Assessment of training methods in NGS data analysis
A brainstorming workshop organised under COST Action BM1006 (SeqAhead)
Instituto Gulbenkian de Ciência, Oeiras, Portugal
March 17th and 18th 2014
Applications are open http://gtpb.igc.gulbenkian.pt/bicourses/TMNDA/
Scope and Content:
The workshop aims at discussing training methods in NGS data Analysis, their measurable effectiveness and their adaptation to a diversity of research interests.
We expect to identify and compare training strategies and to be able to target them to specific audiences. We will also discuss the possibility of creating different training paths ("tracks"). Some of them will be divergent and it may be interesting to brainstorm about ways of concilating them. Finally, we will try to characterise different engaging mechanisms for audiences, considering their diversity in terms of scientific interests.
If the discussions alllow for it, the workshop participants will produce a set recommendations on how to conduct effective training in a reproducible way.
The exact themes that we will cover will depend on the accepted short talks that the participants bring us. The list of acceptable themes is an absolutely open. Just to make this point clear, let us say that we will welcome short talk proposals that make an attempt at answering questions like:
- Is learning to run NGS open source programs in Unix/Linux without command line skills possible?
- What is the level of knowledge in algorithmics that is required to use DNA sequence assemblers in NGS?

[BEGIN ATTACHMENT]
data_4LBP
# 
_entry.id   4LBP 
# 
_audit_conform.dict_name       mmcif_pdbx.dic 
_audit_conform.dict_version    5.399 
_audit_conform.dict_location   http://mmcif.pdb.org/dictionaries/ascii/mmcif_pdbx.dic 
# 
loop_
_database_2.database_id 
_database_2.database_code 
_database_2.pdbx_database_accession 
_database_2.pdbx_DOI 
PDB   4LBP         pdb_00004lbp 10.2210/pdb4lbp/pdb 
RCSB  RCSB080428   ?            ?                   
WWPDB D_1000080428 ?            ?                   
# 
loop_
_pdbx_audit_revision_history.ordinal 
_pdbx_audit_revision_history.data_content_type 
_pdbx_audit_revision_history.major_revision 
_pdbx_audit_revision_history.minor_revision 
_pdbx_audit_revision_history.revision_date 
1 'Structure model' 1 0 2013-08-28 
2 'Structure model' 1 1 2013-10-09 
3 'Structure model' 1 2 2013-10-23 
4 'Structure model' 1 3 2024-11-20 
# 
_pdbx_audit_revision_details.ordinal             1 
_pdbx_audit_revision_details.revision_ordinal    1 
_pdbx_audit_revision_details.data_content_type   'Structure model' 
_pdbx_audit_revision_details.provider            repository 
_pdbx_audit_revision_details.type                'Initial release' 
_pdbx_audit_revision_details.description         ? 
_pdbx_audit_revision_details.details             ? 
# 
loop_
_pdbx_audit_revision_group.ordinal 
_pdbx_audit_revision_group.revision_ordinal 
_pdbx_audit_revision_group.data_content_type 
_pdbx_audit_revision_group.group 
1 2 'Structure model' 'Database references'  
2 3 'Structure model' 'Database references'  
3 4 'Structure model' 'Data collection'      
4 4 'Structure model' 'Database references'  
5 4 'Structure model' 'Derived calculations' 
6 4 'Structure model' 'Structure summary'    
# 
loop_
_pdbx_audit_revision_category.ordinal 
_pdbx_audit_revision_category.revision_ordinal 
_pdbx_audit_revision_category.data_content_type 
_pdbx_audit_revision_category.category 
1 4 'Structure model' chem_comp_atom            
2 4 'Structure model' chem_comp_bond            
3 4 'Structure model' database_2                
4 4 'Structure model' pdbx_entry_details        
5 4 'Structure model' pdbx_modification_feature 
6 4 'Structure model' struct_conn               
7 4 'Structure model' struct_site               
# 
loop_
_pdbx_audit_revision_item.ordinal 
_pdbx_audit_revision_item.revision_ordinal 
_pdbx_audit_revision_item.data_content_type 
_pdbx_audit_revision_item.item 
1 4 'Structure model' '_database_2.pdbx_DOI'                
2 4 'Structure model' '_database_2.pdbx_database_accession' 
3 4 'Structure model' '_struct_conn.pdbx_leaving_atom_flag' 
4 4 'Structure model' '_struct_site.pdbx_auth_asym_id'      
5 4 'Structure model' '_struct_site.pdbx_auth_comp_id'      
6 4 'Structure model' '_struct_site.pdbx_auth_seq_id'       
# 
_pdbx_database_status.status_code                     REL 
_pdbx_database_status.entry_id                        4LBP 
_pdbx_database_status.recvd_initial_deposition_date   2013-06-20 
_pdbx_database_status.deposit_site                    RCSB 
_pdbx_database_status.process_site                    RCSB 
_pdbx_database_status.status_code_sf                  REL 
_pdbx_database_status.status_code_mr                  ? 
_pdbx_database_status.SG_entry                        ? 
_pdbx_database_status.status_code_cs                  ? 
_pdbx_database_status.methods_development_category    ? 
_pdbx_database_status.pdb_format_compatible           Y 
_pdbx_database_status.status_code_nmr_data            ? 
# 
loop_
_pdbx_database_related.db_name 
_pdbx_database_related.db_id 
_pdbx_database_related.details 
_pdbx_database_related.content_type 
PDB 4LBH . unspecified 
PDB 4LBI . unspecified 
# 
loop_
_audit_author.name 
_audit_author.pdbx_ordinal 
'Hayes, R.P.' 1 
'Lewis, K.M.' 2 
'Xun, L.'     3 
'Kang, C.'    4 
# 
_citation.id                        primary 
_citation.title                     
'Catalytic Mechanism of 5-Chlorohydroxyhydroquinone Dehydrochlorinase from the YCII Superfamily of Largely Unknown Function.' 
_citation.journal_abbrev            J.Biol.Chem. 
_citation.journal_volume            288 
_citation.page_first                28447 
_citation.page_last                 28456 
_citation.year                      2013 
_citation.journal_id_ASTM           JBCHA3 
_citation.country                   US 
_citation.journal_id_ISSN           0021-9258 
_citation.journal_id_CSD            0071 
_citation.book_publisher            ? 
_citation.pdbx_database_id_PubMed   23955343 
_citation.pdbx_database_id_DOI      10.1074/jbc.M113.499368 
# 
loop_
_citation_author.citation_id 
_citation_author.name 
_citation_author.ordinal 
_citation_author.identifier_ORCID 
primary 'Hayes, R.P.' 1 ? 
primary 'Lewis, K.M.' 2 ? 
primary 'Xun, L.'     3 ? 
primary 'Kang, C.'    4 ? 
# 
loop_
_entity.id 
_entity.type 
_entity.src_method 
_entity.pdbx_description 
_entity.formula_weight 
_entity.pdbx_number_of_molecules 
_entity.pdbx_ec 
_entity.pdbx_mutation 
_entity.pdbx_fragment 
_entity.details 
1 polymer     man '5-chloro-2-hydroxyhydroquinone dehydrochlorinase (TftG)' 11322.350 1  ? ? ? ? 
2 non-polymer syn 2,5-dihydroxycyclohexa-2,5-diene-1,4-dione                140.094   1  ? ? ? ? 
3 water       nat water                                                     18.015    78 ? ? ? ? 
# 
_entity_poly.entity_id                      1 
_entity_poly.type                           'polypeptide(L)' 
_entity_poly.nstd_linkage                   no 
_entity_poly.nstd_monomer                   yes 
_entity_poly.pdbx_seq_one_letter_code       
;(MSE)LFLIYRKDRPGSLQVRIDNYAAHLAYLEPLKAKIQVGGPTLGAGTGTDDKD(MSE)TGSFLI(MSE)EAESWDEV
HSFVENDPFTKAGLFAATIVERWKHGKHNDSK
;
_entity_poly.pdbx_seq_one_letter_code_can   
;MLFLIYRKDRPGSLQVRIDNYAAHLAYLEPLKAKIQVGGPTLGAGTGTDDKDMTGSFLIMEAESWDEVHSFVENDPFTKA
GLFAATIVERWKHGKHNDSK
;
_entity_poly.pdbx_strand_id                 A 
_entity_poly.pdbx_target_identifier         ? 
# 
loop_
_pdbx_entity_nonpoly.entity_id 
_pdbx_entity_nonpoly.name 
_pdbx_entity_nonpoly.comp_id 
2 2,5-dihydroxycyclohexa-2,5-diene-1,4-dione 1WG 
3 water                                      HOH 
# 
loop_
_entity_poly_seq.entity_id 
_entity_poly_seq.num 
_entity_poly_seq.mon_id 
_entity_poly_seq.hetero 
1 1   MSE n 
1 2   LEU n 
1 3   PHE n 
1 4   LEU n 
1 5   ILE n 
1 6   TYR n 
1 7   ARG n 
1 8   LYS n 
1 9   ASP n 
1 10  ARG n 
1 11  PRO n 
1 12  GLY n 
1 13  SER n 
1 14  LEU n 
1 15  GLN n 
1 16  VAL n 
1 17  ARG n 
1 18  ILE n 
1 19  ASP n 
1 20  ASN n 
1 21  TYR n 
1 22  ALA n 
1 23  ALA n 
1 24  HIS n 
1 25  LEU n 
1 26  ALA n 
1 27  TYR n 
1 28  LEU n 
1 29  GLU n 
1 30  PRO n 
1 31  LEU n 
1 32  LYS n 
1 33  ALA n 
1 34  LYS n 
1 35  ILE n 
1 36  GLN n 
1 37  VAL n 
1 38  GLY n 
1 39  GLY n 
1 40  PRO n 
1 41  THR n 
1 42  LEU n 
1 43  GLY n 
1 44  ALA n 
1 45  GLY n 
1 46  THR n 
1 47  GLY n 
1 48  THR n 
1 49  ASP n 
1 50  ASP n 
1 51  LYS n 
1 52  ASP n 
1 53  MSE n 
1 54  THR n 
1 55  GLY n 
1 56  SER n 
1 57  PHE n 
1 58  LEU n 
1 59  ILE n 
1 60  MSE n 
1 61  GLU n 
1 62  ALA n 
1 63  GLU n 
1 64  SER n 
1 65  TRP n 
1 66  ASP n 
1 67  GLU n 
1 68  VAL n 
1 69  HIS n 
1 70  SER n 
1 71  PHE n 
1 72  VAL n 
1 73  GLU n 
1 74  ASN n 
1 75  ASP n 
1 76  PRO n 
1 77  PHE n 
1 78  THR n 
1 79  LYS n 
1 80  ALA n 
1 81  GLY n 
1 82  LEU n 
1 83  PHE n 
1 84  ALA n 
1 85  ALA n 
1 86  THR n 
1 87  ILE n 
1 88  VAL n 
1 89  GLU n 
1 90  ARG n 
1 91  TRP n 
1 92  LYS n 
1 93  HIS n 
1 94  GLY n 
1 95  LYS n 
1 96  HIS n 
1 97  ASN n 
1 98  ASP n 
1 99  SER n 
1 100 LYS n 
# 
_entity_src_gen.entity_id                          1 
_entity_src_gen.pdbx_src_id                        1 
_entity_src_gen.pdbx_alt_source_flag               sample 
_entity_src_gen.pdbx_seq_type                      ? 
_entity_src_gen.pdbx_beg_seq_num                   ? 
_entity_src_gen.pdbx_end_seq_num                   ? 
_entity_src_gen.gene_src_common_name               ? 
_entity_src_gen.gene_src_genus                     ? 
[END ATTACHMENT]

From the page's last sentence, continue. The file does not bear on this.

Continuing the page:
- How far can we go in training in NGS tool usage without intermediate level statistics (p Value, FDR, for example)?
- What can be done to correct the ubiquitous failure in performing experiment design?
- What is the core set of skills that anyone that handles NGS data has to have?
- Is there a set of NGS training themes that is suitable for distance or e-learning?
- What measures can be taken to protect training course content from getting rapidly outdated?.
The adopted un-workshop format is the ideal setting for open, stimulating, brainstorming discussions.
It is as participant driven as it can be.>br> It consists of attributing short slots of time to speakers that are asked to explain a challenging idea, typically under 15 minutes.
Then, the floor is open for a two or three times longer period, where the subject is debated by the participants.
Occasionally, wrap-up sessions help to bring the discussions to possible convergence. Occasionally and specifically the end, the participants will run a self assessment of the event and the results will be recorded in a summary document.